Online lodging service Airbnb is allowing travelers from around the world to book stays in private homes in Cuba after the San Francisco-based company received a special authorization from the Obama administration, Airbnb announced Sunday.
Airbnb was the first major American company to enter Cuba after Presidents Barack Obama and Raul Castro declared detente on Dec. 17, 2014. The service handles online listing, booking and payments for people looking to stay in private homes instead of hotels. Cuba has become its fastest-growing market, with about 4,000 homes added over the last year.
Fans jump to their feet as Cuba’s first batter hits a single against the Tampa Rays during an exhibition game at Estadio Latinoamericano.(Robert Gauthier / Los Angeles Times)
Tampa Rays players carry Cuban children during opening ceremonies at an exhibition baseball game between wiith the Cuban National Team.(Robert Gauthier / Los Angeles Times)
Rays center fielder Mikie Mahtook chuckles as a dove flies overhead during an exhibition game between Tampa and the Cuban National Team.(Robert Gauthier / Los Angeles Times)
Cuba National Team members wait for opening ceremonies to begin moments before an exhibition game against the Tampa Rays at Estadio Latinoamericano.(Robert Gauthier / Los Angeles Times)
Onlookers crane to shoot smartphone images of President Obama, who is stationed more than a block away at the El Gran Teatro de Havana in Central Havana.(Robert Gauthier / Los Angeles Times)
Cubans wave to President Obama as he passes through central Havana.(Robert Gauthier / Los Angeles Times)
President Obama meets with dissidents and other Cubans at the U.S. Embassy in Havana. From left are Nelson Alvarez Matute, Miriam Celaya Gonzalez and Manuel Cuesta Morua.(Pablo Martinez Monsivais / Associated Press)
Maria Castro, left, and Laritza Mojenas cheer for President Obama from the front door of a Havana home.(Robert Gauthier / Los Angeles Times)
Angel Tapia, 72, right, watches President Obama’s speech.(Robert Gauthier / Los Angeles Times)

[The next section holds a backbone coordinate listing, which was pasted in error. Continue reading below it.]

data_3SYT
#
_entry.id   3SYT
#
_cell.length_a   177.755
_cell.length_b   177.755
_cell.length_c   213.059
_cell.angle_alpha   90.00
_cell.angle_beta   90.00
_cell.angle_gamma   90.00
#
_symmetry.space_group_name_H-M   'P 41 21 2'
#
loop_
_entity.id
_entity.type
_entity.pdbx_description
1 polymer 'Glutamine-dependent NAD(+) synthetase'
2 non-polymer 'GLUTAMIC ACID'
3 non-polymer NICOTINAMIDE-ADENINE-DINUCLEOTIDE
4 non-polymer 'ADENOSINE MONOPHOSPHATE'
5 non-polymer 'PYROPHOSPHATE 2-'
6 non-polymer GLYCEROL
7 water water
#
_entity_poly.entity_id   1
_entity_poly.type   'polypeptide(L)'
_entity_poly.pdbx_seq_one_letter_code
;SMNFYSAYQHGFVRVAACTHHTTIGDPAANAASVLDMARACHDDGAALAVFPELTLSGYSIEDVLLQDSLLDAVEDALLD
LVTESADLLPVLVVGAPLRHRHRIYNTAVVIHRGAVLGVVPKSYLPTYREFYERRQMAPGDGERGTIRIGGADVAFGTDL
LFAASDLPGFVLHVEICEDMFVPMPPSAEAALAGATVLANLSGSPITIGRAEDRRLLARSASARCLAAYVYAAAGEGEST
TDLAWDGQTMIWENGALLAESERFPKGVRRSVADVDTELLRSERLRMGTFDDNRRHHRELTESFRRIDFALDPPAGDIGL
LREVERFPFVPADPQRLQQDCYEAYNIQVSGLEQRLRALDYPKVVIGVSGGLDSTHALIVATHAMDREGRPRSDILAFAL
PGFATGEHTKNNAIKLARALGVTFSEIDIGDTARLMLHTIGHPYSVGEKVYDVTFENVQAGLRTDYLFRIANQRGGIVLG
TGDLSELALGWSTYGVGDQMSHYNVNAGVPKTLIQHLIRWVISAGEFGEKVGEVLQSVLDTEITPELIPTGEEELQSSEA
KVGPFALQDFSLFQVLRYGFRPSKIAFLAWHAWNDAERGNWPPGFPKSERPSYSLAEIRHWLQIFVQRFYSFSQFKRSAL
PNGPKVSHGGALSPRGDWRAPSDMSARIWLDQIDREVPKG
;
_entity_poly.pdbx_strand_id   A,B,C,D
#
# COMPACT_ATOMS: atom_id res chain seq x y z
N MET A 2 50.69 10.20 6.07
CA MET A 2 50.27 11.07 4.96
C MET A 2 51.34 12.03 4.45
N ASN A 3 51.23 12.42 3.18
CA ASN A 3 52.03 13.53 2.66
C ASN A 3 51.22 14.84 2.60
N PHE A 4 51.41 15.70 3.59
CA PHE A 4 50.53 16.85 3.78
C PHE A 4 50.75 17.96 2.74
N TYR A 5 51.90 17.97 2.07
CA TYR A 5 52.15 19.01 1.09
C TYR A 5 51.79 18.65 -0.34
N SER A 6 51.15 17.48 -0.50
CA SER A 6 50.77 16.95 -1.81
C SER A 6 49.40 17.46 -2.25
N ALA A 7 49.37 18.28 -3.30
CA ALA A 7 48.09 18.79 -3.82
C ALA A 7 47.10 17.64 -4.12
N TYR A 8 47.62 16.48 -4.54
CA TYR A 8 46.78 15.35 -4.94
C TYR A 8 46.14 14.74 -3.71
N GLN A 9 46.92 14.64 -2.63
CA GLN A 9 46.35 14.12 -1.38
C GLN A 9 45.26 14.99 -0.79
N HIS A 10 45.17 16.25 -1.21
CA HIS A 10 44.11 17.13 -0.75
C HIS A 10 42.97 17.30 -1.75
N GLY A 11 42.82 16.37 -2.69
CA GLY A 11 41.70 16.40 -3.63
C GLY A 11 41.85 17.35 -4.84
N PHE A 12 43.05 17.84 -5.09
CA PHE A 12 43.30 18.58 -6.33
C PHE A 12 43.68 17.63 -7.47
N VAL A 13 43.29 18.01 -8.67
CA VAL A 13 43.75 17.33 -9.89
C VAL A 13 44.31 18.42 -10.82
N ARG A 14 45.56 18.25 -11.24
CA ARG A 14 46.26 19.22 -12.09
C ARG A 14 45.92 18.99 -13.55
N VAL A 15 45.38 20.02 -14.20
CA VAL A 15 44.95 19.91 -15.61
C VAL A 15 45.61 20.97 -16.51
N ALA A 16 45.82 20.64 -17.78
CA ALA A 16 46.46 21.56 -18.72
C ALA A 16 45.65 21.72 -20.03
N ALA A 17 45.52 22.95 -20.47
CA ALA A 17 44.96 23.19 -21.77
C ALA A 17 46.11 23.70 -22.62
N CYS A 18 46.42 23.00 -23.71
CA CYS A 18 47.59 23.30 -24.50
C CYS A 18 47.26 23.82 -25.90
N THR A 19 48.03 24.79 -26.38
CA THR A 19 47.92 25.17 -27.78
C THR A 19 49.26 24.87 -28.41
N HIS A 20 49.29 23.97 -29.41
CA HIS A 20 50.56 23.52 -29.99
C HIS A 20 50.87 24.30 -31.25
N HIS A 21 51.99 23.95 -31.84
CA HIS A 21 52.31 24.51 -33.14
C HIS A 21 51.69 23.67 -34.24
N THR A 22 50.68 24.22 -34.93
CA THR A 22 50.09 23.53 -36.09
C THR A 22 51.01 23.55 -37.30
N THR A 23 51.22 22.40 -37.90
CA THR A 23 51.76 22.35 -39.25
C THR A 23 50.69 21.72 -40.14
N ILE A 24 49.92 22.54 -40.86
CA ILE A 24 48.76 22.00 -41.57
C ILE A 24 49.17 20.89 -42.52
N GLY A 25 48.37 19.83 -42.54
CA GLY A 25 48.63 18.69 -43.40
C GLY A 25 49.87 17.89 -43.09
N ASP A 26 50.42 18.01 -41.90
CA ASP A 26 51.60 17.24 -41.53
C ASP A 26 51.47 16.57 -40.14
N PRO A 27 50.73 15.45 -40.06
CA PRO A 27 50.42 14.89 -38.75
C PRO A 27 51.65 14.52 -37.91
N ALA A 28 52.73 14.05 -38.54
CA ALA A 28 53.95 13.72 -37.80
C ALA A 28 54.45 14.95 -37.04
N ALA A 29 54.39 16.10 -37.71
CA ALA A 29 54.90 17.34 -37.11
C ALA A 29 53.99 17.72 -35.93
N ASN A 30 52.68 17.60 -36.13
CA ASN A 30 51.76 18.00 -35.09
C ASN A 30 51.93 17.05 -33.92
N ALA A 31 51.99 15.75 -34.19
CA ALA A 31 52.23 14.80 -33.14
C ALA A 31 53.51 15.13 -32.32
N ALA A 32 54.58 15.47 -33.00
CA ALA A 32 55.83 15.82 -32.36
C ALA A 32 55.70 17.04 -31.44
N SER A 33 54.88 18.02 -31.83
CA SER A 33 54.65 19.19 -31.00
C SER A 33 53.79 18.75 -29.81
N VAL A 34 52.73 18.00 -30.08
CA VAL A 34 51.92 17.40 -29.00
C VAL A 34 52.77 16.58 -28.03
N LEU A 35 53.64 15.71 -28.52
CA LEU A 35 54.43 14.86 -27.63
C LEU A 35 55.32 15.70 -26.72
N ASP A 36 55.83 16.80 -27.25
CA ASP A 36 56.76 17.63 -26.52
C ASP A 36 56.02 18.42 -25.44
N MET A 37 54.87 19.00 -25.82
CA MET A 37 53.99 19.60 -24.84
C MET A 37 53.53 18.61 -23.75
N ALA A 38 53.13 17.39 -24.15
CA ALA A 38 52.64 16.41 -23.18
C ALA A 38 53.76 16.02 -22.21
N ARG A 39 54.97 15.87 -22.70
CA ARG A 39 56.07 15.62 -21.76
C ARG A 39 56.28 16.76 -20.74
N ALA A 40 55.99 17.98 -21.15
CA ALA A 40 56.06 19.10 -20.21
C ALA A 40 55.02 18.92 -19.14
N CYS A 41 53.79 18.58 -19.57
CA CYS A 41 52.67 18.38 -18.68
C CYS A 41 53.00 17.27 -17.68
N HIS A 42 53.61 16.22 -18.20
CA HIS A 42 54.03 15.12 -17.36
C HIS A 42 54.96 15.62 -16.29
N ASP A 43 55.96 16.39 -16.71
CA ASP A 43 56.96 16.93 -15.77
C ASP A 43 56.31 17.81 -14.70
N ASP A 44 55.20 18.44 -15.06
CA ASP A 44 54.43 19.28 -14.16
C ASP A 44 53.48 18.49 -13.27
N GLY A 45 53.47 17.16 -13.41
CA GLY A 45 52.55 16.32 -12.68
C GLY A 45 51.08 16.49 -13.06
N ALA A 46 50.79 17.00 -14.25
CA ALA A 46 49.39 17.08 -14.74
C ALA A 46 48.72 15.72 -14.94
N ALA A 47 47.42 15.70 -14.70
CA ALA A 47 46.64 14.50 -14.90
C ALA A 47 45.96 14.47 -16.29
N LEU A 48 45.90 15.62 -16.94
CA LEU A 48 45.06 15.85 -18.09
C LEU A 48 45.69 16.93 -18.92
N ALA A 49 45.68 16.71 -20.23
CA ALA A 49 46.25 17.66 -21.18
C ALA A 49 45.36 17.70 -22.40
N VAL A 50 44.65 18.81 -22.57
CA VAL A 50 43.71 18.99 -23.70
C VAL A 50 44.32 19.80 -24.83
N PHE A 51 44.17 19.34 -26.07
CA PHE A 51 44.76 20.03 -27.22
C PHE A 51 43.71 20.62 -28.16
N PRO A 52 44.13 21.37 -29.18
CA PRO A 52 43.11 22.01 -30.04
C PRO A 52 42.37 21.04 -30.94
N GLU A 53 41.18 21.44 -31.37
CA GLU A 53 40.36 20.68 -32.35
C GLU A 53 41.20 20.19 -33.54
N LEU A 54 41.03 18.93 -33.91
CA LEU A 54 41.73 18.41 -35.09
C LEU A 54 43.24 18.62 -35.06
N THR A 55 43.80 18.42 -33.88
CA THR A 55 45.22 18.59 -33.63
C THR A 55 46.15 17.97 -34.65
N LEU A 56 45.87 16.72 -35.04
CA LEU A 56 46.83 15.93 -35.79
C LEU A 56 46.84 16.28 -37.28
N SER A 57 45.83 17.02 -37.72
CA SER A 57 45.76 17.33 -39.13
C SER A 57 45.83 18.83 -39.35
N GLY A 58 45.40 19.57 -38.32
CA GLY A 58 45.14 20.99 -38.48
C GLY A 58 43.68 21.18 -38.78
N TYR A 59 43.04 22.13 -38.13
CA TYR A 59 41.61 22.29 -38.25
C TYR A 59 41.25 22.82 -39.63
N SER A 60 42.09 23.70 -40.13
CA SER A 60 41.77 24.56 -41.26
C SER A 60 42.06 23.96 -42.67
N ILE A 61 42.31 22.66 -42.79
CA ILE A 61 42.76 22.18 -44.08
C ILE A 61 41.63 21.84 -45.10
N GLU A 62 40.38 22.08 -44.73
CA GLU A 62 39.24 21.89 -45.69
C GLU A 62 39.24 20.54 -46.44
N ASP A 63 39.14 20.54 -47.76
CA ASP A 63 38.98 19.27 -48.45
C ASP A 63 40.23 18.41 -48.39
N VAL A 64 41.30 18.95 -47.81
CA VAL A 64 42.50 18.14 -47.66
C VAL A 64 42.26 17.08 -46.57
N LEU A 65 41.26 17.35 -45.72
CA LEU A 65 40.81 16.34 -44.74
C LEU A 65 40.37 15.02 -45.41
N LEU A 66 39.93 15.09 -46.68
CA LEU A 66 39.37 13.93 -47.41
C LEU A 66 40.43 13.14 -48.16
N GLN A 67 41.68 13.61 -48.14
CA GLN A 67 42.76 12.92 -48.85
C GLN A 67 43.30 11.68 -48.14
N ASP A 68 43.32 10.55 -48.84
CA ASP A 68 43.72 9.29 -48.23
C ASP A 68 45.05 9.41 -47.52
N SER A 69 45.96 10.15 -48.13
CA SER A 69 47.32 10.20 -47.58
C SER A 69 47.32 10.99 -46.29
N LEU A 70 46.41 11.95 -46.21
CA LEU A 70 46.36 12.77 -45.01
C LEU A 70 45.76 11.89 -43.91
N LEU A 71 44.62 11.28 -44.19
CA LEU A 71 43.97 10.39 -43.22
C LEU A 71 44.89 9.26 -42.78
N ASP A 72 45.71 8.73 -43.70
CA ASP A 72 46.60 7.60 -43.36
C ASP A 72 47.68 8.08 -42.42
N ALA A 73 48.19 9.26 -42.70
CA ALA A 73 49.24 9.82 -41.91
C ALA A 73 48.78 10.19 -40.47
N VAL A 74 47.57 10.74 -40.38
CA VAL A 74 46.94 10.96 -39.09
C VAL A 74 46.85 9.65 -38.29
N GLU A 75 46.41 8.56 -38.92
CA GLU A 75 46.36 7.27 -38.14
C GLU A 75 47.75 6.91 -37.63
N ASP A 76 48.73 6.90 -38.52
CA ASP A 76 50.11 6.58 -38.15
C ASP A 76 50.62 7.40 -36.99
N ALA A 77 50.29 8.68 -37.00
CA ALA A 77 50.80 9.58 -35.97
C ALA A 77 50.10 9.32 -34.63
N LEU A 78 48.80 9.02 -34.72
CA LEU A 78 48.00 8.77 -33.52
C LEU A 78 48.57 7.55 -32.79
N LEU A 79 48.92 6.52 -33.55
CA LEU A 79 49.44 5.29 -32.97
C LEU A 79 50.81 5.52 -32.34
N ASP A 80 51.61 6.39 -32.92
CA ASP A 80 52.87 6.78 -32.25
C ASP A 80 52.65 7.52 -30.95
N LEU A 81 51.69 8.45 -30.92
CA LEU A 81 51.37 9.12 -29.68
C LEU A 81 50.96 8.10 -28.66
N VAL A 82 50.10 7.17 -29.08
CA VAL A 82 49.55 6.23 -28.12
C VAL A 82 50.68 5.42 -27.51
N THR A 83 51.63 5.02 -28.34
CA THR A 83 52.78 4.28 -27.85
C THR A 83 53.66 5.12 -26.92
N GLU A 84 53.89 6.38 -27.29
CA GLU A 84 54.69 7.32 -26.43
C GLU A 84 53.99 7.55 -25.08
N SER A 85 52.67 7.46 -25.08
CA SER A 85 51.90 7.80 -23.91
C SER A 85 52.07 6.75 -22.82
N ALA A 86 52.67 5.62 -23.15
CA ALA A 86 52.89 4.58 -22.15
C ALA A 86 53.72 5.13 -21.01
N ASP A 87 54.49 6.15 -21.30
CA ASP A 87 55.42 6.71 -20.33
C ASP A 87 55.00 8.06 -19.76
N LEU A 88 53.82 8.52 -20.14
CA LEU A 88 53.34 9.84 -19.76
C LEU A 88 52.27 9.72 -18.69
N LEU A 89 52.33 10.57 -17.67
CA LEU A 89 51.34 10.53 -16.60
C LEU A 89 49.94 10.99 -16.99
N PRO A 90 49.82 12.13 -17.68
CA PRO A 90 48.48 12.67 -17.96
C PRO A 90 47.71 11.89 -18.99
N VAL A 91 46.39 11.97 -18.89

President Obama delivers a speech at the Gran Teatro de la Habana in Havana.(Nicholas Kamm / AFP/Getty Images)
Cuba President Raul Castro, bottom center, receives applause after arriving to hear President Obama’s address at the El Gran Teatro of Havana.(Michael Reynolds / European Pressphoto Agency)
Cuban President Raul Castro lifts up the arm of President Barack Obama at the conclusion of their joint news conference at the Palace of the Revolution in Havana, Cuba.(Pablo Martinez Monsivais / AP)
Cristina Vareaes, right, and friend Mercedes Lopez, watch President Barack Obama answer questions at a news conference with Cuban President Raul Castro in Havana on Monday.(Robert Gauthier / Los Angeles Times)
Military school students watch the Cuba National baseball team practice at the Estadio Latinoamericano. The Cuban team will play the Tampa Rays in an exhibition game.(Robert Gauthier / Los Angeles Times)
A statue of a famous Cuban baseball fan, Armando Luis Torres Torres, sits in the lower level seats along the third base line at Estadio Latinoamericano. President Obama is scheduled to watch a game in the stadium.(Robert Gauthier / Los Angeles Times)
President Barack Obama, along with his daughter, waves to well wishers as he tours Old Havana with his family soon after touching down on Air Force One, becoming the first sitting President since Calvin Coolidge to visit Cuba.(Robert Gauthier / Los Angeles Times)